Ever seen a refrigerator plug?
They have a 90 degree molding on them so they are flush with the wall. The bend is generally downward (not sideways) to the plug pins. Plugged into the upper socket, they will block the lower socket.
So 2 fridges on 1 recep is Right Out. You'll need two receptacles.
We had a question a couple months ago from someone who did not realize this until the refrigerators arrived, drywall/paint was done. They had the good sense not to use extension cords, but it was a serious vexation... "extend with Wiremold surface conduit" was our best answer.
Separate circuits if possible
You are contemplating a Multi-Wire Branch Circuit or MWBC. That requires a 2-pole breaker, or two 1-pole breakers with a handle-tie (which are hard to find, easier and cheaper to use a 2-pole breaker). So clearly, you have 2 breaker spaces available for this.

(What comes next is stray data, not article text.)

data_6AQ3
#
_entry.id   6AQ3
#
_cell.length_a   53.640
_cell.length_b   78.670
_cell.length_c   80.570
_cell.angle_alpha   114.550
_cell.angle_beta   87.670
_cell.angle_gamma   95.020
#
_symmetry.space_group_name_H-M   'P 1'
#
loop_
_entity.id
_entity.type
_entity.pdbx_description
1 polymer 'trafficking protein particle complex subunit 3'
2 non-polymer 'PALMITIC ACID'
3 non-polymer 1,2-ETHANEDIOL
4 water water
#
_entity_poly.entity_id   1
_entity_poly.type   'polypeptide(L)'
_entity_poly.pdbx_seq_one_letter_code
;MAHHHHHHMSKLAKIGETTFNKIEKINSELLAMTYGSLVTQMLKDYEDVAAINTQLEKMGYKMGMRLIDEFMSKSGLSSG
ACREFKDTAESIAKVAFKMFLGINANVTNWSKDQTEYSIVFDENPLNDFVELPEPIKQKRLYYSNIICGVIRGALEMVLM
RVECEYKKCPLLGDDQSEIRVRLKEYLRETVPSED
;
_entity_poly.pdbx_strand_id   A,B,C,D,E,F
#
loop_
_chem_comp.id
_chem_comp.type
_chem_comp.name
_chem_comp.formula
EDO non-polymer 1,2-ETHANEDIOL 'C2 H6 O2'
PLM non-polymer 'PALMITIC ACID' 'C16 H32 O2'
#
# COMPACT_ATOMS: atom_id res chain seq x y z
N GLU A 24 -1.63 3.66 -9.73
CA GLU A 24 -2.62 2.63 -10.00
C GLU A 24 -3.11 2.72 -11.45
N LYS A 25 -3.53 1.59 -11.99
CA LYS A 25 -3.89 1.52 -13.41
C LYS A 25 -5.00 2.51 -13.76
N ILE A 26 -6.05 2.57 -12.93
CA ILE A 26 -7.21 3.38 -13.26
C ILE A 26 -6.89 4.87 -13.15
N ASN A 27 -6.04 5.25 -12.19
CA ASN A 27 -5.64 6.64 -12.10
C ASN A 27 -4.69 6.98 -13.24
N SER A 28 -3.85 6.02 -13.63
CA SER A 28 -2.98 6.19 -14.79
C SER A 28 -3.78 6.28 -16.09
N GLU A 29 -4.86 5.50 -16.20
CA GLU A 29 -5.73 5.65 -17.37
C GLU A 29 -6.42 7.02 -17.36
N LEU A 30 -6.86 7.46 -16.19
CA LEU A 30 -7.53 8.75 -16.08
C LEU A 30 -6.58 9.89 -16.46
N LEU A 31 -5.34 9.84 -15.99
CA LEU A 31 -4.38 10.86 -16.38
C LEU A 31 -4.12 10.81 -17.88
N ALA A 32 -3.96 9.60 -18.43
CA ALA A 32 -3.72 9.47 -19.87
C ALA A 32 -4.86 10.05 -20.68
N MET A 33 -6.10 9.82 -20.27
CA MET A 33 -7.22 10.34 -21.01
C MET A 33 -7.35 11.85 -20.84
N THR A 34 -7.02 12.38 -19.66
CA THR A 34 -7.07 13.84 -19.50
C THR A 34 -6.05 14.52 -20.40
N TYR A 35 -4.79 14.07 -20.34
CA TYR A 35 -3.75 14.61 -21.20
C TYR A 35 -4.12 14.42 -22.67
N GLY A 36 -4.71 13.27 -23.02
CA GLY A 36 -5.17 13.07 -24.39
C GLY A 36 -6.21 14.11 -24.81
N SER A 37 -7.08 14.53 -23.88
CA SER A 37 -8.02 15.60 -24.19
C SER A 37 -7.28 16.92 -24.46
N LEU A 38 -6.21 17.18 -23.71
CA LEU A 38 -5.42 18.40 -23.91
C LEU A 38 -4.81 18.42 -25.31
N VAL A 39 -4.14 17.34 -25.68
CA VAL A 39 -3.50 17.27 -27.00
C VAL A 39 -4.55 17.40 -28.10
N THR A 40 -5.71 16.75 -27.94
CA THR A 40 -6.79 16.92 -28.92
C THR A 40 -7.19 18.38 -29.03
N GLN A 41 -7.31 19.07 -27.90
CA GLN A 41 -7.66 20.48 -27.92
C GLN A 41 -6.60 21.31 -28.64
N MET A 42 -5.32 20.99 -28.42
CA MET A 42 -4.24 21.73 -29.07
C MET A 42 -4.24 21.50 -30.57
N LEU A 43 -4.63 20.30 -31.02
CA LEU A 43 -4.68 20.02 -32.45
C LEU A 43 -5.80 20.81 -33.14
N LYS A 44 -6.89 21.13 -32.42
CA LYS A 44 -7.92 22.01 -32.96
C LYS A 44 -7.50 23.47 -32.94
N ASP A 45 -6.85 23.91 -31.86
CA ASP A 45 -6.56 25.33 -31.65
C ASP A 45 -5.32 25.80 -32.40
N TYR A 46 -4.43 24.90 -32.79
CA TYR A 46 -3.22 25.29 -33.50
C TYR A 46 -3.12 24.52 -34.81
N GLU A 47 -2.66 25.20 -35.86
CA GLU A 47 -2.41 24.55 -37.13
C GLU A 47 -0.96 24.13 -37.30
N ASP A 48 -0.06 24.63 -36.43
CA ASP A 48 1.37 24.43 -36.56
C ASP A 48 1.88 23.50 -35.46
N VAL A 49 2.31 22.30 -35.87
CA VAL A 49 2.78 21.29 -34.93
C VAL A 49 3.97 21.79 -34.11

The problem is, this creates a situation where one fridge's problem can take out the other fully functioning fridge. Ask your partner how much food spoilage that would be. A lot.
We don't like AFCI or GFCI on refrigerators because of the chance of a nuisance trip causing food spoilage. The problem with MWBC is if one leg trips, most likely, so will the other leg due to the handle-tie. (2-pole breakers have a feature called "common trip" which guarantees this). And if you put both fridges on the same simple circuit, same problem again.
So my advice is 2 dedicated circuits, 1 per fridge. The most costly thing is establishing a wire-able route between panel and outlet... once you've done that, 2 cables vs 1 is no trouble at all. Throw two 12/2's in there, done. The second most costly thing is spaces in the panel, but you have those. Throw the two 12/2's on separate breakers, and you're all set.
"Oh I know! I just won't handle-tie a MWBC going into a single junction box. What could possibly go wrong???" The answer is a maintainer getting nailed because they did not realize the neutral was a live wire. Happens all the time.